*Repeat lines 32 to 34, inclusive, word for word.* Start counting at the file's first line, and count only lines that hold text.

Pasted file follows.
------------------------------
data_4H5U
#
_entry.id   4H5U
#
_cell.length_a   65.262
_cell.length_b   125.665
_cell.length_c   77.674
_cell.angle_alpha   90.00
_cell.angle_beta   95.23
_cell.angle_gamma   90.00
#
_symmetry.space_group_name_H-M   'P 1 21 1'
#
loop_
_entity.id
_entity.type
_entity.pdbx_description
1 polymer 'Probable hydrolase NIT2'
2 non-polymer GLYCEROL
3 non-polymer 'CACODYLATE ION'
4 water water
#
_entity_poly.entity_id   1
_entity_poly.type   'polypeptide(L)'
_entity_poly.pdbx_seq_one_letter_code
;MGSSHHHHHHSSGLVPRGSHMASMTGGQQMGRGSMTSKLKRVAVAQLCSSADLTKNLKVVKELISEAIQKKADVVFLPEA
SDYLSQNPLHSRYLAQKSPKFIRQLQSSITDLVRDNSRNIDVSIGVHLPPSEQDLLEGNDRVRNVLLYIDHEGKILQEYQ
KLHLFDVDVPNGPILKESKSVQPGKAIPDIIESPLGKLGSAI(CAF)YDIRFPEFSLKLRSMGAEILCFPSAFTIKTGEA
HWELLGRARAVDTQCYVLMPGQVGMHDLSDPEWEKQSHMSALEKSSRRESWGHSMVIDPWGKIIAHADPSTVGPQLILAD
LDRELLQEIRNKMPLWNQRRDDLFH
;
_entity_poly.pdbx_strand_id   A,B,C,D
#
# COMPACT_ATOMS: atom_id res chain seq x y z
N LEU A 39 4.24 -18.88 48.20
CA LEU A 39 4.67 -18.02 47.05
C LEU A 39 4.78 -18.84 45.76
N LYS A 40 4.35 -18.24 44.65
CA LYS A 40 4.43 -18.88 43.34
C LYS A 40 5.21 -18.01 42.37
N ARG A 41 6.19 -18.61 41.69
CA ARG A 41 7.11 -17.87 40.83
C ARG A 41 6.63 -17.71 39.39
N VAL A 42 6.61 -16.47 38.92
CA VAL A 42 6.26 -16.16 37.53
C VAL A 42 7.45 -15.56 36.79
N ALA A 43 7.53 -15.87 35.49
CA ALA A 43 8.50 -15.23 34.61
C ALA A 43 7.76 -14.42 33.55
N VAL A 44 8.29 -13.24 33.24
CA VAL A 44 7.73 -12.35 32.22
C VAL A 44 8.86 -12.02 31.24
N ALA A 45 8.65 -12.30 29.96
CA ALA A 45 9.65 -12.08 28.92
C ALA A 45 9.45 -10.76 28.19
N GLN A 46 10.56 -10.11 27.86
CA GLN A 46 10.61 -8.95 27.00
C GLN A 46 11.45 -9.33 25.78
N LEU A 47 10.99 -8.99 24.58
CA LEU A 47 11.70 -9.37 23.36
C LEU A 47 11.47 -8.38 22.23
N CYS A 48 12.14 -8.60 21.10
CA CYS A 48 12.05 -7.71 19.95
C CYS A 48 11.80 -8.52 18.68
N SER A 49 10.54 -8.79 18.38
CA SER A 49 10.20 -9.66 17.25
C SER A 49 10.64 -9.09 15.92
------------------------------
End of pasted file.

_entity_poly.pdbx_strand_id   A,B,C,D
#
# COMPACT_ATOMS: atom_id res chain seq x y z